PITTSBURGH, Pa. — If you think the natural gas boom has taken off in the past year, economists and industry officials say it is only the beginning.
That’s was the general consensus at the 2014 Marcellus-Utica Midstream Conference held in Pittsburgh Jan. 29-30.
Estimates for new pipelines, gathering lines, compressors, fractionators (cracker plants) and other systems to separate the gas in Ohio’s Utica shale range from $12 billion to $15 billion per year through 2020. The economists said if companies are willing to invest that kind of money, it means there is lots of gas under the ground.
Rick DeCeasar, of the Willbros, Group, said more infrastructure is needed to get the gas from the wells to the customers. However, different plants are needed so that the gases and natural gas liquids can be separated.
DeCeasar said infrastructure construction costs in Pennsylvania, West Virginia and Ohio are estimated between $75-87 billion a year.
Randy Crawford, of EQT Corp. said the weather and terrain are the two main challenges in building pipelines in the Marcellus and Utica regions, but he expects 50 percent of the U.S. natural gas production growth to come from the region by 2020.
Still need demand
Peter Terranova, vice president for Midstream Assets and Services for UGI Energy Services Inc., said the gas production in the northeastern United States has doubled since 2012.
Terranova said there needs to be a bigger demand in order for the market to sustain a profitable price, and said the United States needs to become a net exporter by 2016.
He said the Northeast will supply gas to the other regions of the United States 80 percent of the time by 2017.
Terranova said it is vital that Marcellus and Utica producers seek liquid markets outside the region in order for the gas to stay profitable.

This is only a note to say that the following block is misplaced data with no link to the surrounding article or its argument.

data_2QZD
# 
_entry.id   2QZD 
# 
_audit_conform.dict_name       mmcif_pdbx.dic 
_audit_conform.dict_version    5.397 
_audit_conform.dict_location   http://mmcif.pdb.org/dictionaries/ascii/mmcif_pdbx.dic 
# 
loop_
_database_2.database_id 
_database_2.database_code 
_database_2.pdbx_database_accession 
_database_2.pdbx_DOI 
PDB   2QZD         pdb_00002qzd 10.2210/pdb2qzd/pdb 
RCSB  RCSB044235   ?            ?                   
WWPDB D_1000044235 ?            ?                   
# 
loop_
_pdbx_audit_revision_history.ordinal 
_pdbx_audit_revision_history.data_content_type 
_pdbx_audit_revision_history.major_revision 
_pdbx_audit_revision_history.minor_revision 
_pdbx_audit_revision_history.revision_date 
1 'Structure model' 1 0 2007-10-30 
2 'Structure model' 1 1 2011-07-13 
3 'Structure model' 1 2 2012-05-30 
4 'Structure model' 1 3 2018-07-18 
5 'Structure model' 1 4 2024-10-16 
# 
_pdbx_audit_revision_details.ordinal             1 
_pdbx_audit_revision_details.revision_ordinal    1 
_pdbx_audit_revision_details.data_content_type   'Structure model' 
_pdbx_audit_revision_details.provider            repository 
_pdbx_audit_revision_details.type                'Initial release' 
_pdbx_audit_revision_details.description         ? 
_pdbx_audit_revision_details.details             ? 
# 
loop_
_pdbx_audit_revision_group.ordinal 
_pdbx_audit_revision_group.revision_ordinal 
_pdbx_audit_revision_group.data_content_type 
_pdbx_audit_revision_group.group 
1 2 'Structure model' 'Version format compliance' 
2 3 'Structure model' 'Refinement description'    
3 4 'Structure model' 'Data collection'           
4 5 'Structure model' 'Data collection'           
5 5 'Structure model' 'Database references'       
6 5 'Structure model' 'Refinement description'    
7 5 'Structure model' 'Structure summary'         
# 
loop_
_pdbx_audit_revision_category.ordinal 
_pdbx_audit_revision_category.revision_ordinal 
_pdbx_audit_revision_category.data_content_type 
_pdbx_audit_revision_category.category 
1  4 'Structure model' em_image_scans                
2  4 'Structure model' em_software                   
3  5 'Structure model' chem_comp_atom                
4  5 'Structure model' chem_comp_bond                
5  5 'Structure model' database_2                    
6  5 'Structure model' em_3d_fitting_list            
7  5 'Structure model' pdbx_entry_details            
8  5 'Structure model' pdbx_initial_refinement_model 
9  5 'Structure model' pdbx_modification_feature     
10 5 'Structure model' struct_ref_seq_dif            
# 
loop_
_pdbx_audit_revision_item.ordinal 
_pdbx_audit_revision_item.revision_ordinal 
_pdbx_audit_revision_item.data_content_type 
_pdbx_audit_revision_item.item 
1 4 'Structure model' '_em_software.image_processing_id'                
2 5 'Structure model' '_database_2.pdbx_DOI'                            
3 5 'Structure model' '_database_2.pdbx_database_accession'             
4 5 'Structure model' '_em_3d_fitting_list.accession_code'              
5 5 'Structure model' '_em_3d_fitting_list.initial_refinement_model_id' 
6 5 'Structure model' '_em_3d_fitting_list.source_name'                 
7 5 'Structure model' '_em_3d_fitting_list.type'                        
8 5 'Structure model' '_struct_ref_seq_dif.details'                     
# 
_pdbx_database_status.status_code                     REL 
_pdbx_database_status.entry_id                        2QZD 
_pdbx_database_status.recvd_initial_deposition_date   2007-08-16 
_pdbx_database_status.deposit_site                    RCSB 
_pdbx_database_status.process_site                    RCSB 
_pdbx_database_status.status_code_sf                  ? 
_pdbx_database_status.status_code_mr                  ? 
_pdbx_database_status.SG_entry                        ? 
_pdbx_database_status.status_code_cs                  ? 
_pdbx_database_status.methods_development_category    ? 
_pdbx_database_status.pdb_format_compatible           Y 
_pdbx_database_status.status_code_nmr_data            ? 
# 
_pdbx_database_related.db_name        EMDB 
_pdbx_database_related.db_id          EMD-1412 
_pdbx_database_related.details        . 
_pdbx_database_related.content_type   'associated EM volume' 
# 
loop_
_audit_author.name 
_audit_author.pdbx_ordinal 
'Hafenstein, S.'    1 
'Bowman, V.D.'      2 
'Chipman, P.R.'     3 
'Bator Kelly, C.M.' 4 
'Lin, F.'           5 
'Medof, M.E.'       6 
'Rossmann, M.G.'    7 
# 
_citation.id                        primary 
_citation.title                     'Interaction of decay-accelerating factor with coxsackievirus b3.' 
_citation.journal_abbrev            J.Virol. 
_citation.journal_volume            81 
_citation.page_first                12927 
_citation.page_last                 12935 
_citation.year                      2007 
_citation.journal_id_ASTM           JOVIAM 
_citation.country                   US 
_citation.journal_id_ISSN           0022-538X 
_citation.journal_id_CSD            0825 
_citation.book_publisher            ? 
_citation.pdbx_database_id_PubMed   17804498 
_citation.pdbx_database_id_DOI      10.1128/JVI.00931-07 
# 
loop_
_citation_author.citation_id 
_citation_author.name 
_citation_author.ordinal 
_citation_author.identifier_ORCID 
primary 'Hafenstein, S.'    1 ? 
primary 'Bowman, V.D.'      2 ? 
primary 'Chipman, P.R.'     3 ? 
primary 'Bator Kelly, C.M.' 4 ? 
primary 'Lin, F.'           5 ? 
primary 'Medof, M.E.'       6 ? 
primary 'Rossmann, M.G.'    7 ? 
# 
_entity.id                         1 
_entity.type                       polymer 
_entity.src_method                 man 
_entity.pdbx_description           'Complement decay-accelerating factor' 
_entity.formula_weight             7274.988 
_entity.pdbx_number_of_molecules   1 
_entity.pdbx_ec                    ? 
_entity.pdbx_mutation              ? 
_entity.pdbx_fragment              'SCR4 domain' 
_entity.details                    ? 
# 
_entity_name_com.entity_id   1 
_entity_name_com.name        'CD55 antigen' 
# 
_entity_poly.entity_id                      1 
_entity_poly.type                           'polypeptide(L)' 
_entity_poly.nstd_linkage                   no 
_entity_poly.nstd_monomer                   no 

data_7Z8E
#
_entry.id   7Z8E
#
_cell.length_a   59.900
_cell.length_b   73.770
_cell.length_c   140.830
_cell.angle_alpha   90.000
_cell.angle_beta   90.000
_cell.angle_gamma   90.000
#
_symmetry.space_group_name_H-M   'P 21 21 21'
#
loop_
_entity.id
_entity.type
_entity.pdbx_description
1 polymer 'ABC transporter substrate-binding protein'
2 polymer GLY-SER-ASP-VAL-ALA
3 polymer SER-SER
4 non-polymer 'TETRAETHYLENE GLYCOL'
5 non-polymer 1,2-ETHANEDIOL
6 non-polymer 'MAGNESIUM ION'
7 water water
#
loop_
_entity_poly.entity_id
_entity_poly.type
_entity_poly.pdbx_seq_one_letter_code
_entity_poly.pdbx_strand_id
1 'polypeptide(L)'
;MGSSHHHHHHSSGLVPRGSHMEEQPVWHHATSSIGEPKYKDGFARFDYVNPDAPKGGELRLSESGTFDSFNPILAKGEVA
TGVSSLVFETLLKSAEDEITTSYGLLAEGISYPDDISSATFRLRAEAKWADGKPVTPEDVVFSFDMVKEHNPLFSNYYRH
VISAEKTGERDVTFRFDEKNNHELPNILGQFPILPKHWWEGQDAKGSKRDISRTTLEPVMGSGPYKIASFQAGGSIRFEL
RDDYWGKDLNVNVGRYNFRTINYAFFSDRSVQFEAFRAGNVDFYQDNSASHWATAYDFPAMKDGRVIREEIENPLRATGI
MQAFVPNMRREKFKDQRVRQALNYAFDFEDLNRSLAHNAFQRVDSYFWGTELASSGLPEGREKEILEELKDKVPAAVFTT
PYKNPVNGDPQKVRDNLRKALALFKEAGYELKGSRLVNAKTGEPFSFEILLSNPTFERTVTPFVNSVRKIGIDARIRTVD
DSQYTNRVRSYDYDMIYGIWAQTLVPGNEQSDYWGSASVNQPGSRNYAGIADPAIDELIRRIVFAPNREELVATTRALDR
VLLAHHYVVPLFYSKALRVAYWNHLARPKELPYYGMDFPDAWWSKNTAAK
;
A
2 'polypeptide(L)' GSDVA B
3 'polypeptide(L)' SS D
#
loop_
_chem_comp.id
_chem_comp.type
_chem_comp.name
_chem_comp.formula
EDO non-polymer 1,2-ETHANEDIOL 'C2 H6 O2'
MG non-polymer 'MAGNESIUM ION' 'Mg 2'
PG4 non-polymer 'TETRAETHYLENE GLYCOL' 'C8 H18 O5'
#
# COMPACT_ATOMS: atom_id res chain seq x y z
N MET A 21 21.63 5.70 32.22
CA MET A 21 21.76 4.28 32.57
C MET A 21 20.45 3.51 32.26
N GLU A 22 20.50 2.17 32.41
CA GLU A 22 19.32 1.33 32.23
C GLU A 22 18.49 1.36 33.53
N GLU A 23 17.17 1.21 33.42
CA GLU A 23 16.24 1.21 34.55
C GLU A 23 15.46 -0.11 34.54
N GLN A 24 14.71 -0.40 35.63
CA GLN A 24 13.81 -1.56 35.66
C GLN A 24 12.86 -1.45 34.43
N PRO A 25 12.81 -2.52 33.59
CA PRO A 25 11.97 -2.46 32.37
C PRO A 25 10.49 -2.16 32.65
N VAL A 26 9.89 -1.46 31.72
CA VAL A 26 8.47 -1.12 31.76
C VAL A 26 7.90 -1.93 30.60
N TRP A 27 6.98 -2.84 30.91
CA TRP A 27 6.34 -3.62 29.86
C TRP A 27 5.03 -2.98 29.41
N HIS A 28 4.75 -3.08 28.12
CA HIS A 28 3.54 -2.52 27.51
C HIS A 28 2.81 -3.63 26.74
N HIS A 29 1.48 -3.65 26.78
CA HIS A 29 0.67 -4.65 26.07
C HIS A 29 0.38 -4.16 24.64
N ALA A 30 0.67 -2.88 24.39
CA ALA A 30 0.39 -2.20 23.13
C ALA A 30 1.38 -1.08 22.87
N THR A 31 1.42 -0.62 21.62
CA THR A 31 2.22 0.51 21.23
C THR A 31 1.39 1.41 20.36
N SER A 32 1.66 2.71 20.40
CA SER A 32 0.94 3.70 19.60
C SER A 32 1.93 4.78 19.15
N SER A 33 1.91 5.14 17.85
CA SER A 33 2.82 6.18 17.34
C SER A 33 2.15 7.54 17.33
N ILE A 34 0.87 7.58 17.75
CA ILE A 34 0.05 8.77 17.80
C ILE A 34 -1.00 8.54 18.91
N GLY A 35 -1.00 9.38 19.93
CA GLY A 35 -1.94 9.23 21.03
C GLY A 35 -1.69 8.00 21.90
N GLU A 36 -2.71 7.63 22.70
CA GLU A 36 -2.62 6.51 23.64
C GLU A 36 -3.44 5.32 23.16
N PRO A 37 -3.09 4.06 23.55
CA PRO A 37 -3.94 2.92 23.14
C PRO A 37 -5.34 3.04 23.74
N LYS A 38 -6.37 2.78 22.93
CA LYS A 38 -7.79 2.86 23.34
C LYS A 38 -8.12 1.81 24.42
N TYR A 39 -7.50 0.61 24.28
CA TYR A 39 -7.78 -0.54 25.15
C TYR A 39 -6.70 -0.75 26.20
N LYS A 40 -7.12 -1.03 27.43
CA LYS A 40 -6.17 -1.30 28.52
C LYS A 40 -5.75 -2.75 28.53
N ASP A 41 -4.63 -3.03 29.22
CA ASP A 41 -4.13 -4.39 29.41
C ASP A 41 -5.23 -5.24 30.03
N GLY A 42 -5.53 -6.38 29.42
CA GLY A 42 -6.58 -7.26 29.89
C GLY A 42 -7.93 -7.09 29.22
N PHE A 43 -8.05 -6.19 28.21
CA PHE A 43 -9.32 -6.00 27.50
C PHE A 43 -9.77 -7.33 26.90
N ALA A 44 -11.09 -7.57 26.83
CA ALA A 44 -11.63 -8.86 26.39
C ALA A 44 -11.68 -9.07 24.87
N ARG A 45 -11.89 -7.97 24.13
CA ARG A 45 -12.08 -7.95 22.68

Bradley Olsen, of Tudor, Pickering, Holt and Co., said the production in the Marcellus and Utica is outpacing what analysts thought possible.
He looks for the Marcellus/Utica to supply the entire U.S. by 2020, or at least 15 bcf/d (billion cubic feet per day.) In the cold weather like what the U.S. has experienced this year, analysts estimate the country uses around 20 bcf/d.
Olsen said he is confident that as more wells come online, the Marcellus/Utica will be able to supply the Northeast — including the metropolitan areas of Boston and New York City — 60 percent of the year with all of its natural gas.
However, the cost of new pipelines could hinder the progress, he said, adding it is more expensive to build new pipelines than to send the gas to the Gulf of Mexico, depending on market prices and all other costs. He estimated it could cost 30-60 cents per mc/f to send the gas through newly constructed pipelines.
Olsen said there is a market for natural gas in the Gulf of Mexico area because of the petro-chemical processing plants and local power generation plants already there.
He predicts most natural gas liquids will make their way East in 2016, either by barge or rail and then be shipped to the Gulf of Mexico area.
Other presenters at the conference discussed how some existing pipelines will actually change the direction the product flows across the United States. Some pipelines that are flowing east to west or north to south will change direction in the near future, depending on market prices and what gas product needs to get where.
Donald Raikes, of Dominion Transmission, said their Cove Point project, which is located in Maryland off of Chesapeake Bay, could lead the way. He said the northeastern part of the United States is transferring from a market area to a supply area for gas. He said the shale plays will change the area from a gas importer to a gas exporter.
He said there is no doubt the Northeast will have excess production by 2016.
The Cove Point project is undergoing a change in order to export gas, and Dominion is currently building a $3.4 billion liquefier at the site. All other infrastructure for exporting already exists.
Almost all of the presenters at the Pittsburgh conference agreed the Marcellus and Utica shale area needs more infrastructure in order to get the products from the wellhead to the system that can produce the natural gas liquid products.
And many business leaders and economists agreed the area will need manufacturers that can use the gases to produce products.
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